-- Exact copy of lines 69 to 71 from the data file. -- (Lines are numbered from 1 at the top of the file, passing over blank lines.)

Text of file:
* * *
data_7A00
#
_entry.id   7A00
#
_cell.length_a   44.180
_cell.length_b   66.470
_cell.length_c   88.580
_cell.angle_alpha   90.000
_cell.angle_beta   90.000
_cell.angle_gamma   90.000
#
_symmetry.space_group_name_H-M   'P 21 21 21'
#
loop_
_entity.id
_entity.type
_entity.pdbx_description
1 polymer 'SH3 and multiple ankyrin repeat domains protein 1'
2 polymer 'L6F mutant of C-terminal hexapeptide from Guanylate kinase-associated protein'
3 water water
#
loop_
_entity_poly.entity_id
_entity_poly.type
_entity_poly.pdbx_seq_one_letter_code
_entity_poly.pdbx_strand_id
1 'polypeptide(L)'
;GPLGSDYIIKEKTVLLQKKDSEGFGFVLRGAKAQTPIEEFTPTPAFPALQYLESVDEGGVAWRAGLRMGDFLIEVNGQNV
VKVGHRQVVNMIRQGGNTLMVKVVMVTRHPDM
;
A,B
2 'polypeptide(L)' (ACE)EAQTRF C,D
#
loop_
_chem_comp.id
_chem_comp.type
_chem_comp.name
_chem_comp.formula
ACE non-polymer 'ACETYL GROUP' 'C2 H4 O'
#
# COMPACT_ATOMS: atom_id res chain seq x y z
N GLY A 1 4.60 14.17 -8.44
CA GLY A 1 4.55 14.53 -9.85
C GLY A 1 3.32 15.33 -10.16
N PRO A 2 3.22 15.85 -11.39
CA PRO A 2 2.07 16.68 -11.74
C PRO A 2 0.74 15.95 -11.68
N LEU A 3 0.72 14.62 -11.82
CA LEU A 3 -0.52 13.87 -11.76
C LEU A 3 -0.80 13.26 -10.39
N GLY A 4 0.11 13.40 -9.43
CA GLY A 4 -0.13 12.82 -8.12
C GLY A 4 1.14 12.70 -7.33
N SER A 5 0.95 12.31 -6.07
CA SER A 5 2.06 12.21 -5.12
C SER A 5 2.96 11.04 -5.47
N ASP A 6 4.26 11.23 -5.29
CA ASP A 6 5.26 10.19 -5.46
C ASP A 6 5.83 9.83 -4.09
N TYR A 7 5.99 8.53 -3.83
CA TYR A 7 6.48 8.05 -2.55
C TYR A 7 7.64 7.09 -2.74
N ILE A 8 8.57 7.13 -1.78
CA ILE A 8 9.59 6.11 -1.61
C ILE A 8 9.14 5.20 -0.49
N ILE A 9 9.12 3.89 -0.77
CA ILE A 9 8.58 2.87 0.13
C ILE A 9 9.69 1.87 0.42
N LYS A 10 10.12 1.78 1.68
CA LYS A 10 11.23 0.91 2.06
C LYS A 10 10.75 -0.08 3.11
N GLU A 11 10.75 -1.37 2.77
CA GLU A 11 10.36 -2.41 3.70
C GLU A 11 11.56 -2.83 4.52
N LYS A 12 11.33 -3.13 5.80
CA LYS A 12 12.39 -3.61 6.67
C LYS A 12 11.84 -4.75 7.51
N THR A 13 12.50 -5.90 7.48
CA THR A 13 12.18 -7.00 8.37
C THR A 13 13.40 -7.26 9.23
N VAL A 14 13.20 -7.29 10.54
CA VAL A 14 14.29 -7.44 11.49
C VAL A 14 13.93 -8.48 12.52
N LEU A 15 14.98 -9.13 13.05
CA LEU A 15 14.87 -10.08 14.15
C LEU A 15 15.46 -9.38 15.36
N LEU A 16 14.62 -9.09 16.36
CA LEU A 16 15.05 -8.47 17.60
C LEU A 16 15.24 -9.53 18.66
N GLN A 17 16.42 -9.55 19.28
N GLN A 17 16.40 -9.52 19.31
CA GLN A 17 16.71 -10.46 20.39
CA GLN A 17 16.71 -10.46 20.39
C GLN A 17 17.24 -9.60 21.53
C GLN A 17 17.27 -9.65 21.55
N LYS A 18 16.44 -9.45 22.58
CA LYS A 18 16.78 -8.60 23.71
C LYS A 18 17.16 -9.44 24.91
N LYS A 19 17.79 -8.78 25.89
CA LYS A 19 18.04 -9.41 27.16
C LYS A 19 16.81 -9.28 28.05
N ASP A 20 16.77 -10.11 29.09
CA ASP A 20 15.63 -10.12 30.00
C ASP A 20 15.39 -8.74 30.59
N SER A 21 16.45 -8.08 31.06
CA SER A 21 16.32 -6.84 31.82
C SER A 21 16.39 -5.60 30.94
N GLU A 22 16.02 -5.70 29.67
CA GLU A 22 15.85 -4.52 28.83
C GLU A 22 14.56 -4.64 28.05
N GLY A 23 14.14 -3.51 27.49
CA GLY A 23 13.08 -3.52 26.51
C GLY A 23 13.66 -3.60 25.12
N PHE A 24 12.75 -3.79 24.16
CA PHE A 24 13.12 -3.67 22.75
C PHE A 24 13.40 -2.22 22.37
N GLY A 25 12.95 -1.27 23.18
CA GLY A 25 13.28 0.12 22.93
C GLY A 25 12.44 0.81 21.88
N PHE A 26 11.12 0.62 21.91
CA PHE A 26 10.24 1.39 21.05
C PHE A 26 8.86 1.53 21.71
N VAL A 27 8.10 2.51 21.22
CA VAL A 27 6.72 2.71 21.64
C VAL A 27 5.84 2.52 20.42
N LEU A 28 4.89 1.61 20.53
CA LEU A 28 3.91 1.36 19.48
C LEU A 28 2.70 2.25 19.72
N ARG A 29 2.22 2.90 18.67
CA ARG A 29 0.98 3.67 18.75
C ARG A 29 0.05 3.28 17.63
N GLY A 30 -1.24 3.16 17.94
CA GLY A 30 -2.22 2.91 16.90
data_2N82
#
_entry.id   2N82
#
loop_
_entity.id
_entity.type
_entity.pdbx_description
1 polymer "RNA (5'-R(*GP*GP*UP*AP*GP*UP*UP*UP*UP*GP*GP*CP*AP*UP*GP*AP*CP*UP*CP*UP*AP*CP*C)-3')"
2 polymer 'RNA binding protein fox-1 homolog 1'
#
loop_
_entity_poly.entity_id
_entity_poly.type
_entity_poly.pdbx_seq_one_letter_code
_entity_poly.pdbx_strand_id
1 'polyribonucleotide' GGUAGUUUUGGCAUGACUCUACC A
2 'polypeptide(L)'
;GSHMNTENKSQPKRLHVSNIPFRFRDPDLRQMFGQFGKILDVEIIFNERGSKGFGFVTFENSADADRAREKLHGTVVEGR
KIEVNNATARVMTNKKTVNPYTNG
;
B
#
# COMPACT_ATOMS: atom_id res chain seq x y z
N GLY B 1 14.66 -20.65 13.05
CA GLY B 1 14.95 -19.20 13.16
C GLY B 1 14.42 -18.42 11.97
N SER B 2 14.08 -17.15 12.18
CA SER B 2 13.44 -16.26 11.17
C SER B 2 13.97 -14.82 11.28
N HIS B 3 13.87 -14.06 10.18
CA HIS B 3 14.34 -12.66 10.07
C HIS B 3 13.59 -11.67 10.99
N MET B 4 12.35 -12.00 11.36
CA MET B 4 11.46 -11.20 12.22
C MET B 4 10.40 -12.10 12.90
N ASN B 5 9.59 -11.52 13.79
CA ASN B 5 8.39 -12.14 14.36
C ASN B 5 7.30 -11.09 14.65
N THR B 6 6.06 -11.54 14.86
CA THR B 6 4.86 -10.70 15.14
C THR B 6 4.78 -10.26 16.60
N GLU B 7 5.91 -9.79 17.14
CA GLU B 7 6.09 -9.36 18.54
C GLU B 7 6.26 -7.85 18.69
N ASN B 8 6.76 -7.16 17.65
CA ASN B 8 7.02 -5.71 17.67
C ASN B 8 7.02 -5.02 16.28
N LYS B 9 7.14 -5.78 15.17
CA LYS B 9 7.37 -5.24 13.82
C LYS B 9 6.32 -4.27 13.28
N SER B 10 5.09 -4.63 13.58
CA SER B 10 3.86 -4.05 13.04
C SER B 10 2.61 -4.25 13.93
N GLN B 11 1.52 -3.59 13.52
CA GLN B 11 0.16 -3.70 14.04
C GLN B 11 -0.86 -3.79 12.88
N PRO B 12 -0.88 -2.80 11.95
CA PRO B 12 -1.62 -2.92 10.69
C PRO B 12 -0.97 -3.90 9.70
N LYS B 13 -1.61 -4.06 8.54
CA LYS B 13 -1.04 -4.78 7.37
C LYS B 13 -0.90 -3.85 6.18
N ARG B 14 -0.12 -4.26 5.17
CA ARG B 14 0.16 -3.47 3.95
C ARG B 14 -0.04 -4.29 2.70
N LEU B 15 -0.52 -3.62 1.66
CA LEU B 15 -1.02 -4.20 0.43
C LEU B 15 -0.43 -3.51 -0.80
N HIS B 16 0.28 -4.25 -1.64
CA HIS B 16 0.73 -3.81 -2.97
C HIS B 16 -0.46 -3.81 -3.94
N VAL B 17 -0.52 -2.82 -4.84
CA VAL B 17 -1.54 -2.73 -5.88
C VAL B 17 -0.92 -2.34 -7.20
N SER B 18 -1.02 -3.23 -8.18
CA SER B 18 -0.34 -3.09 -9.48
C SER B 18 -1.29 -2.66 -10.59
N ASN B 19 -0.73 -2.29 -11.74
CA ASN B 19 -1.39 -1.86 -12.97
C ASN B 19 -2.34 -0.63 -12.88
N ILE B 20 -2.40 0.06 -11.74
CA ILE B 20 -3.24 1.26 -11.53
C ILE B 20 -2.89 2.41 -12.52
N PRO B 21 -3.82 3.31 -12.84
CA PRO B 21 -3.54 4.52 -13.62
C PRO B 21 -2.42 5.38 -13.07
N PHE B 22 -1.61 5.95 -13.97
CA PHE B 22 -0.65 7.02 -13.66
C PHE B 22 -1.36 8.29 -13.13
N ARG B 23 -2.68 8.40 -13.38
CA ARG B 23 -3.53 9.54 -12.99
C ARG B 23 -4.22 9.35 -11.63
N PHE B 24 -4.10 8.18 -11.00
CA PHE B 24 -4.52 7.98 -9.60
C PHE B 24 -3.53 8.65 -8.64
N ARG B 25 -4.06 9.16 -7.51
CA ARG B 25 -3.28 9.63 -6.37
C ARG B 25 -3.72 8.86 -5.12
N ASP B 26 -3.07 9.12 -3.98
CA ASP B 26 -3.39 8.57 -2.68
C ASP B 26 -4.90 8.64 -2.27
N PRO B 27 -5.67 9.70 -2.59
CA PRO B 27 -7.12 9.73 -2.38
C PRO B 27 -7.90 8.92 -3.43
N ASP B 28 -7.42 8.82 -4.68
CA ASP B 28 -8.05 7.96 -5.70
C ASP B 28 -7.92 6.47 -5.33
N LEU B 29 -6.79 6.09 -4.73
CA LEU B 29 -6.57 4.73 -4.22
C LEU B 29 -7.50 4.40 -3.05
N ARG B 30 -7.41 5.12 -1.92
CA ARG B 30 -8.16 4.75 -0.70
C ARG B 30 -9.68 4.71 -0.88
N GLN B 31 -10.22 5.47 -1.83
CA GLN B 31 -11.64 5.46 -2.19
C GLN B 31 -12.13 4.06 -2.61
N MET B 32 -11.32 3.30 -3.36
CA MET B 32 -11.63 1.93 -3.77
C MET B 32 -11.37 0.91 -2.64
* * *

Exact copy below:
N LYS A 10 10.12 1.78 1.68
CA LYS A 10 11.23 0.91 2.06
C LYS A 10 10.75 -0.08 3.11